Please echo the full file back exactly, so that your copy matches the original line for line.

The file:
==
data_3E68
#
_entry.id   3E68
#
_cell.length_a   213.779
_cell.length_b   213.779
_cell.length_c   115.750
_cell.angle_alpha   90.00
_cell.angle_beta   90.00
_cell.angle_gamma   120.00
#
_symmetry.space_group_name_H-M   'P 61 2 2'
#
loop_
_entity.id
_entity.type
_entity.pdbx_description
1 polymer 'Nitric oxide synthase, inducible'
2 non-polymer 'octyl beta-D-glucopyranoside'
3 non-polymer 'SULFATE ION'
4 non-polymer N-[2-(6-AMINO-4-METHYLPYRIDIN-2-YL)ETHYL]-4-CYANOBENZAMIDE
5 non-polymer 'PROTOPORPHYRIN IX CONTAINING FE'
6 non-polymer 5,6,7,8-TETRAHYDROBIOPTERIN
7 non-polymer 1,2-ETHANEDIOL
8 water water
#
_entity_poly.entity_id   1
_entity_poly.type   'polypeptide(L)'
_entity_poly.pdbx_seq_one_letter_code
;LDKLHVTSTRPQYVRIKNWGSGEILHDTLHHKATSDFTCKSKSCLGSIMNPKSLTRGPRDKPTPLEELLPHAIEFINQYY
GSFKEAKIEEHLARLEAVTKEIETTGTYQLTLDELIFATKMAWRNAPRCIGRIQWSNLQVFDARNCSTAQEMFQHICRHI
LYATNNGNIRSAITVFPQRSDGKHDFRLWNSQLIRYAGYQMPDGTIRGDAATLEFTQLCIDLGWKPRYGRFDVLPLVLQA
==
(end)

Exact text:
data_3E68
#
_entry.id   3E68
#
_cell.length_a   213.779
_cell.length_b   213.779
_cell.length_c   115.750
_cell.angle_alpha   90.00
_cell.angle_beta   90.00
_cell.angle_gamma   120.00
#
_symmetry.space_group_name_H-M   'P 61 2 2'
#
loop_
_entity.id
_entity.type
_entity.pdbx_description
1 polymer 'Nitric oxide synthase, inducible'
2 non-polymer 'octyl beta-D-glucopyranoside'
3 non-polymer 'SULFATE ION'
4 non-polymer N-[2-(6-AMINO-4-METHYLPYRIDIN-2-YL)ETHYL]-4-CYANOBENZAMIDE
5 non-polymer 'PROTOPORPHYRIN IX CONTAINING FE'
6 non-polymer 5,6,7,8-TETRAHYDROBIOPTERIN
7 non-polymer 1,2-ETHANEDIOL
8 water water
#
_entity_poly.entity_id   1
_entity_poly.type   'polypeptide(L)'
_entity_poly.pdbx_seq_one_letter_code
;LDKLHVTSTRPQYVRIKNWGSGEILHDTLHHKATSDFTCKSKSCLGSIMNPKSLTRGPRDKPTPLEELLPHAIEFINQYY
GSFKEAKIEEHLARLEAVTKEIETTGTYQLTLDELIFATKMAWRNAPRCIGRIQWSNLQVFDARNCSTAQEMFQHICRHI
LYATNNGNIRSAITVFPQRSDGKHDFRLWNSQLIRYAGYQMPDGTIRGDAATLEFTQLCIDLGWKPRYGRFDVLPLVLQA